Mark 6: 7 – 13
Lord, often when we read the Bible we move quickly from one line to another, from one thought to the next. But you send your words as Jesus sent the Twelve, to enter deeply into our inner dwelling and to remain there, nourishing and reconciling everything in us. Amen. 1
The thoughts expressed in this prayer apply particularly to today’s reading. It is important that we read this text looking for the figurative meaning. If Mk 6: 7-13 is read literally, as it stands, it will just be nonsense. magine reminding grown men who are going to be walking many kilometres across country to put on sandals! This just does not make sense.
To help us understand today’s reading we note that three stories come before it:
The healing of the demoniac; (5: 1-20)
Healing of the woman with a haemorrhage; (5: 25-34)
The raising of the daughter of Jairus. (5: 21-24; 35-43)
Mark uses these stories to give us Jesus’ teaching on all forms of oppression. Jesus mission was to remove oppressive behaviour – in religion, in society, freeing people from guilt, ignorance, poverty, (The demons / unclean spirits of society). This will also be the mission of all his disciples.
Time now to read the text several times. I have emphasised some of the key ideas.
Mark 6: 7 – 13
7Jesus summoned the Twelve and began to send them out in pairs giving them authority over the unclean spirits.
8And he instructed them to take nothing for the journey except a staff – no bread, no haversack, no money for their purses. 9They were to wear sandals but, he added, “Do not take a spare tunic”.
10and he said to them, “If you enter a house anywhere, stay there until you leave the district.
11And if any place does not welcome you and people refuse to listen to you, as you walk away shake off the dust from under your feet as a sign to them.”
12So they set off to preach repentance; 13and they cast out many demons, and anointed many sick people with oil and cured them.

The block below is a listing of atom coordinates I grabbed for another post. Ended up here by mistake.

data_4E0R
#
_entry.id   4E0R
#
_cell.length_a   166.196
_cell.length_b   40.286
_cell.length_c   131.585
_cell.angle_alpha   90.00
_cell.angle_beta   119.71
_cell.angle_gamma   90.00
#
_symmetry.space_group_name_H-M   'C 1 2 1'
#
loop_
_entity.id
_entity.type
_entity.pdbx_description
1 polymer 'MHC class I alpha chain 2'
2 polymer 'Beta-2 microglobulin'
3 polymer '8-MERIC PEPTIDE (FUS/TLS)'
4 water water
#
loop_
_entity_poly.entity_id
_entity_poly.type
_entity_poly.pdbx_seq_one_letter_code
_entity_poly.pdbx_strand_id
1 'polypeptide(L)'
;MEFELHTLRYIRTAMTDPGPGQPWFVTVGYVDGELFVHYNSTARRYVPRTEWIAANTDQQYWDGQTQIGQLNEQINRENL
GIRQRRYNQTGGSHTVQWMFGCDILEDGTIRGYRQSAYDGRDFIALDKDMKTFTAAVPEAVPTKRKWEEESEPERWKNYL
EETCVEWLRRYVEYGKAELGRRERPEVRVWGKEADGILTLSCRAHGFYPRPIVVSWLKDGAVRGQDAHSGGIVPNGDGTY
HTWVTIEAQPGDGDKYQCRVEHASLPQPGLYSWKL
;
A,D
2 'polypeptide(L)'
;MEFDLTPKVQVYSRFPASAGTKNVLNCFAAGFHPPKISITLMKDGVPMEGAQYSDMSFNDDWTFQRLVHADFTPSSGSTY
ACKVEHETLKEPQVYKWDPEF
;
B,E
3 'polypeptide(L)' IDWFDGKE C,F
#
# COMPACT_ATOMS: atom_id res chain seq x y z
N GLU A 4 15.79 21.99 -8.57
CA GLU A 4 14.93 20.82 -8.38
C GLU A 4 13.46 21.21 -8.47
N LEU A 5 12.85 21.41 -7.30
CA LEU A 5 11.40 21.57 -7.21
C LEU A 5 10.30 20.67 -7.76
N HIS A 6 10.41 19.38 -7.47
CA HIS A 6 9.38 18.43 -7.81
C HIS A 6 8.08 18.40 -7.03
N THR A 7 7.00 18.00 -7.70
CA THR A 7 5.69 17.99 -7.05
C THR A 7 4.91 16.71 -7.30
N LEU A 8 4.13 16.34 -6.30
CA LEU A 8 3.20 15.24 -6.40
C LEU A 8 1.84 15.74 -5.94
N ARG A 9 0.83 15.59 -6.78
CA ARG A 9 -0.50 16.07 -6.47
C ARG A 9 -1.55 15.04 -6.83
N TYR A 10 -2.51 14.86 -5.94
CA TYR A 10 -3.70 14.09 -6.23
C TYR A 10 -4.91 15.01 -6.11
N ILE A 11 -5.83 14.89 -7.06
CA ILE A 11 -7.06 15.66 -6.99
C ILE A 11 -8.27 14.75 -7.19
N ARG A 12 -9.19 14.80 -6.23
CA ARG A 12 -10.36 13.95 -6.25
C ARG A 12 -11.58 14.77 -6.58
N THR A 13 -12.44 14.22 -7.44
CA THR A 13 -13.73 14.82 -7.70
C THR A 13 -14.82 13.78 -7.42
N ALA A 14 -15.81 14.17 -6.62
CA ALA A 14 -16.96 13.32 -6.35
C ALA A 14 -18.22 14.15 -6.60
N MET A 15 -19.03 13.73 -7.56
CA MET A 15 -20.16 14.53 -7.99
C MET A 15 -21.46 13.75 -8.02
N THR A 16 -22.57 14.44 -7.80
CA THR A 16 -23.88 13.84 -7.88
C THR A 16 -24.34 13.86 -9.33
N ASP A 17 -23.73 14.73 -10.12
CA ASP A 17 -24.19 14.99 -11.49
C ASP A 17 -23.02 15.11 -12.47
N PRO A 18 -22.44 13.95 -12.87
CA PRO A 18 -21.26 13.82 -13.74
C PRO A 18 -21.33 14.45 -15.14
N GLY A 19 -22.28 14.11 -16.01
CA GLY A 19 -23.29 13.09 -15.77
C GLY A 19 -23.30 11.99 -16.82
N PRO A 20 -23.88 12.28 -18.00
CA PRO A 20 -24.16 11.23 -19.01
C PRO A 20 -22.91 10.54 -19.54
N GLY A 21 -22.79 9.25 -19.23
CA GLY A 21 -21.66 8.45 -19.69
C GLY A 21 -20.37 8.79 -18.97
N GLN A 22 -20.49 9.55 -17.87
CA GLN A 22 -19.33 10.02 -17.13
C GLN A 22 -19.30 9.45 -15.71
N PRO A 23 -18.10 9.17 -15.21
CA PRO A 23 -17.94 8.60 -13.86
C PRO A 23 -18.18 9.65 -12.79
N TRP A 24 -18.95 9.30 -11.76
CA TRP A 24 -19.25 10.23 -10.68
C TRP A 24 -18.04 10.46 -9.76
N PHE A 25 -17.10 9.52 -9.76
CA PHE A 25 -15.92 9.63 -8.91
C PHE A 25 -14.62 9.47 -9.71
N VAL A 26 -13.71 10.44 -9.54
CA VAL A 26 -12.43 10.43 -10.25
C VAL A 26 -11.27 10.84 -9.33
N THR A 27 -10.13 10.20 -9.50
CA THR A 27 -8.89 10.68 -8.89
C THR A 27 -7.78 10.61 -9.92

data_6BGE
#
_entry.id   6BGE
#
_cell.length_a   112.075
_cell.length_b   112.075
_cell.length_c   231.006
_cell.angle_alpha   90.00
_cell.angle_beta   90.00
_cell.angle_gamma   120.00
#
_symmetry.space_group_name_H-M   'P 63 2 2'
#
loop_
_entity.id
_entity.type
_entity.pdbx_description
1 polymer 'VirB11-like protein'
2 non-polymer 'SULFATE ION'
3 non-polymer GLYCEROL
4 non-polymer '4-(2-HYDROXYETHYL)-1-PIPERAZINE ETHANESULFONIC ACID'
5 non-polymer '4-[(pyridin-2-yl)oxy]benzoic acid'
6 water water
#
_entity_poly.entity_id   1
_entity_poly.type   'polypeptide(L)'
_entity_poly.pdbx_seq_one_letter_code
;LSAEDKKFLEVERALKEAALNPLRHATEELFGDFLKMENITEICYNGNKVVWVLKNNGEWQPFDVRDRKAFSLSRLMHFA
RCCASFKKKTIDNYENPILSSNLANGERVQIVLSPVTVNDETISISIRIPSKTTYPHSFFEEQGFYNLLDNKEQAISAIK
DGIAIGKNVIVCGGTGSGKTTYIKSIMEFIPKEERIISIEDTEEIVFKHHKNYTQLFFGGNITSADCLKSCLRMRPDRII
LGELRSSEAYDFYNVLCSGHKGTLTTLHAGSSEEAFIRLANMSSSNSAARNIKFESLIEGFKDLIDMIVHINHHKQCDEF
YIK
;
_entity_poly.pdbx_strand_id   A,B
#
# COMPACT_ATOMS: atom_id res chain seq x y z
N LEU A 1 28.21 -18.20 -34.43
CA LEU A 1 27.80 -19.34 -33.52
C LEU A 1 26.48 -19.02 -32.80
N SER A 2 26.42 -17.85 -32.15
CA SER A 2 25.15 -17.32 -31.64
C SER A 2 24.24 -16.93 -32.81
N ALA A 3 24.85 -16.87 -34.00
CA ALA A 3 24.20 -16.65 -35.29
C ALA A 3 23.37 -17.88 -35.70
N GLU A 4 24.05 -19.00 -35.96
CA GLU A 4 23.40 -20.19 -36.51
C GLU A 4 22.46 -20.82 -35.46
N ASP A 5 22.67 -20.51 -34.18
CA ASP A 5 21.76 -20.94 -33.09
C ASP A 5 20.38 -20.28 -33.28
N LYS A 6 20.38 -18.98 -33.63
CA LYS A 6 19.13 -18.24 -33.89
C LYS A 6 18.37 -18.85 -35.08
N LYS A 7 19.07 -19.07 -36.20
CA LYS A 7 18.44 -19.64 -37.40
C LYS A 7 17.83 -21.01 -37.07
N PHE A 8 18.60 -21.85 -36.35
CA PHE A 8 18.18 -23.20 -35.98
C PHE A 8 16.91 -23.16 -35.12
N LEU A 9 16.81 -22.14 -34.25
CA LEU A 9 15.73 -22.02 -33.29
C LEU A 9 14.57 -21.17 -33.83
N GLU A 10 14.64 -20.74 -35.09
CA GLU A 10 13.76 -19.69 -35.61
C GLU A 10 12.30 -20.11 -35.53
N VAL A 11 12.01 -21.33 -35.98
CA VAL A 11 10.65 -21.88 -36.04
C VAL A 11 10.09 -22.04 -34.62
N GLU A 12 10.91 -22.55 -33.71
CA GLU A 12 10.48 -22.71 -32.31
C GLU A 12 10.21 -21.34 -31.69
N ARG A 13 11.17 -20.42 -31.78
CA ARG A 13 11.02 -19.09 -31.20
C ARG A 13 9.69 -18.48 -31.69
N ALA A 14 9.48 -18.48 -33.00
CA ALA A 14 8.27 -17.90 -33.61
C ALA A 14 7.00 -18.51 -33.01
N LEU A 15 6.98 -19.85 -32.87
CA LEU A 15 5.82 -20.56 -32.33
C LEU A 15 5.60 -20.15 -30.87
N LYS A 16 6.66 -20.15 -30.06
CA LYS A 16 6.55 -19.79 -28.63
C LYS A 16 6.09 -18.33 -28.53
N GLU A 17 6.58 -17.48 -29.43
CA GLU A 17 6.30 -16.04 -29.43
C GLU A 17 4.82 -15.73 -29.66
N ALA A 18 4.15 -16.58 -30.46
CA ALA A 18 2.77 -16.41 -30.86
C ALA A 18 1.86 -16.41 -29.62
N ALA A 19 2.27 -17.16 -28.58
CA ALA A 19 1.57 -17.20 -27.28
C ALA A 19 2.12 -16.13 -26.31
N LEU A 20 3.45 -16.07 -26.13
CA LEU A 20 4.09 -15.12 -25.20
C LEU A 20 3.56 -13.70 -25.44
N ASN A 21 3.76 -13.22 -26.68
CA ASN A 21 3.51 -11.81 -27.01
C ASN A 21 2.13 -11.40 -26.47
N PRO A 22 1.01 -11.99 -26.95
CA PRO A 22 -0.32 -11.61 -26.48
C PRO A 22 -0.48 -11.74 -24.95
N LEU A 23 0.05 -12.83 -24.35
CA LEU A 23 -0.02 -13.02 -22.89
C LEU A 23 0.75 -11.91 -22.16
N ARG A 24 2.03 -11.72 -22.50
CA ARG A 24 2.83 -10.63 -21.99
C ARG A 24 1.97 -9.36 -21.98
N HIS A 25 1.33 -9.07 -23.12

* * * * * *
authority over the unclean spirits.
Jesus, send us out as you sent out your disciples. Help us to overcome our complacency. Help us to go out and teach repentance. There are terrible demons abroad: materialism, individualism, racism, sexism – help us to cast them out. There are many sick people; the lonely, the downtrodden, the victims of discrimination and violence – help us to anoint them with oil and to cure them. 2
In Ex 4: 2 God asks Moses, “What is in your hand?” “A staff”, Moses answered.
Each one of us is also asked, “What is in your hand?”
Everyone of us has a multitude of gifts. This is what is in our hands. The gospel is encouraging us to develop our gifts to the fullest. We are being urged to use our gifts for the benefit and good of others.
- We are called to be more committed to being in a closer relationship with Jesus;
- We are called to make the world a place where people will be able to do Jesus’ work among their fellow men and women.
This refers to the message and mission of Jesus. The disciples and us, are called to bring Jesus’ message to the people in our society. We are warned not to bring our own agenda.
So many of us carry unnecessary burdens. We remember hurts (real or imaginary) from long ago. Each time we bring these to mind we relive the pain and add to the sadness of the past. Surely we must let go of the past and go into the future confident that we can be healed and heal others. Prejudice is in many of us in some shape or form – we may even reject allowing the Word of God to be opened up for us. If we let this happen we may have to change our thinking and our way of living. Come let us repent, let us throw off the burdens of the past.
This is just the same as one of Jesus’ temptations. Do not think that you can buy people into repentance. Money will not bring people to repent.
11And if any place does not welcome you and people refuse to listen to you,
as you walk away shake off the dust from under your feet as a sign to them.”
At first glance I cannot imagine Jesus’ talking this way. He is not saying, “Well, if they will not listen, let them go to hell.”
Jesus is warning us that sometimes our best efforts to spread the Kingdom of God will end in failure. He is telling us not to be discouraged when we experience failure and setbacks. He is, so to speak, saying, “Put on your sandals, do not be discouraged, get on with the next step in spreading the Kingdom.”
Lord, when people reject us we feel a lot of anger, and that keeps us in bondage, holding us back like mud on our feet. Help us, Lord, as we walk away, to shake the dust from our feet, so that we may be free to give ourselves to others. 3
1-3 De Verteuil, M; Lectio Divina with the Sunday Gospels; pp 180 – 181